In 1891, having lost her husband some years earlier, Emma was appointed Professor of Piano at the fledgling Glasgow Athenaeum School of Music, founded one year earlier under the direction of the Greenock-born and Leipzig Conservatorium-educated Allan Macbeth.  It was to be a momentous appointment. 

A small book with a cross on a deep purple cover.
Portrait of Emma Ritter Bondy.

The first woman to be appointed a professor in the UK was previously thought to be Edith Morley, appointed Professor of the English Language at Reading University in 1908.  It was also previously thought that Scotland did not appoint a woman to a professor’s chair until Margaret Fairlie was made Chair of Gynaecology at the University College Dundee (now Queen’s College, Dundee) in 1940.  Although Emma was appointed Professor of Piano in 1891 and appears in the Prospectus as such in that year, our archives have no evidence of her teaching until the following year. 

Emma’s diary is an intimate record of an immigrant single mother, simultaneously bringing up a young family and holding down an eminent teaching job in an era when married women were expected to stay at home and no state provision was available to support widows.  Her diary, much of which is written in a now-broken code, was donated to the Archives & Collections by Emma’s great-grandson in 2019.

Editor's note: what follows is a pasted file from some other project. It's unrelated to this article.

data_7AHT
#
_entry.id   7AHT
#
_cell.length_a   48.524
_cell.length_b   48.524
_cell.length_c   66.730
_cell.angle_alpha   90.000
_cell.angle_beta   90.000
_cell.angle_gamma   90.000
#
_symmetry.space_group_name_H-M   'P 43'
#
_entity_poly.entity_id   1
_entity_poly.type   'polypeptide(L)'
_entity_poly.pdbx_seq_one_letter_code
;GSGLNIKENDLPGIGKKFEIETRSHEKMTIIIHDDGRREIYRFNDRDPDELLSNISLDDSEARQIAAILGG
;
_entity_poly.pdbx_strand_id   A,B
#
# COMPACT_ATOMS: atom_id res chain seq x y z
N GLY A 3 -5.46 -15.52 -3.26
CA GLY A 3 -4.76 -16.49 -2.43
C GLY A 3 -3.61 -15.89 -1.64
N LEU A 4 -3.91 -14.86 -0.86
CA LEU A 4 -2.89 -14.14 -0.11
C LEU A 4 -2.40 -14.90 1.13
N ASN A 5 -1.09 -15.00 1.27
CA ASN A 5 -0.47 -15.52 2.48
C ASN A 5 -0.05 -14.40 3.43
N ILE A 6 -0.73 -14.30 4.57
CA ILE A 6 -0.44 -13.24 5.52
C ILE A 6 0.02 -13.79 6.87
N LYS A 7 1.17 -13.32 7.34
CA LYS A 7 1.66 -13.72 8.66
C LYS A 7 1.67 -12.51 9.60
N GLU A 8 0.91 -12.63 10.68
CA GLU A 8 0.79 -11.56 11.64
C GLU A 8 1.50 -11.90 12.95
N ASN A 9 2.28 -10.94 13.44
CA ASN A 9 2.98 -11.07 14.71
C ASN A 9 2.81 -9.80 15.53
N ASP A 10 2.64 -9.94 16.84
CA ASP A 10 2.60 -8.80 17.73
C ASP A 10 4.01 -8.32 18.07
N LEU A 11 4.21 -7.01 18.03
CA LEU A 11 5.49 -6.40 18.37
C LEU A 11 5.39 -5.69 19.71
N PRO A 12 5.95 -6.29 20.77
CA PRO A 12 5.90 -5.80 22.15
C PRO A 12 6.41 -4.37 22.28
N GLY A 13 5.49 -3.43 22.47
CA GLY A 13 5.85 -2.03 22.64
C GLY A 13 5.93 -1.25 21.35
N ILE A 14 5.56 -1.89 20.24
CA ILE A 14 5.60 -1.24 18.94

3. Henri Verbrugghen

At the same time that Allan Macbeth was appointing Emma Ritter-Bondy as Professor of Piano, he was also casting his net wide to capture the emerging talent coming out of the most prestigious European schools.  

Henri Verbrugghen was a recent graduate of the Brussels Conservatorium, where he studied under famed violin teachers Jenö Hubay and Eugène-Auguste Ysaÿe. A more or less stellar career immediately followed his graduation, including leading the Scottish Orchestra (forerunner of the Royal Scottish National Orchestra) and giving the UK première of Sibelius’ Violin Concerto in D-Minor. 


Henri Verbruggen holding a violin

In 1904 Verbrugghen was invited to join the professors at the Glasgow Athenaeum School of Music, becoming the de facto head of strings. It was to be the springboard that launched his teaching career, as in 1915 he was invited to become the founding principal of the Sydney Conservatorium – an invitation which he accepted. While there he almost accidentally founded the Sydney Symphony Orchestra, and his contribution to Australian musical life is well commemorated. There is a Verbrugghen Street in Canberra, Australia’s capital, and the main concert hall of the Sydney Conservatorium is called the Verbrugghen Hall. 

In addition to his legendary whiskers, Verbrugghen appears to have been a performer with ants in his pants. By 1922 he found himself the resident conductor of the Minneapolis Symphony Orchestra, and in 1933 he was appointed chair of the Department of Music at Carleton College, Northfield, Minnesota. 

It all began for him in Glasgow, where his reputation not only as a virtuoso violinist but an educator and leader of considerable skill was established. There is no Verbrugghen Street in Glasgow. 

4. Sir Malcolm Arnold’s Trumpet

Sir Malcolm Arnold (1921 – 2006) was a British composer, many of whose works have become immediately recognisable in the popular classical canon.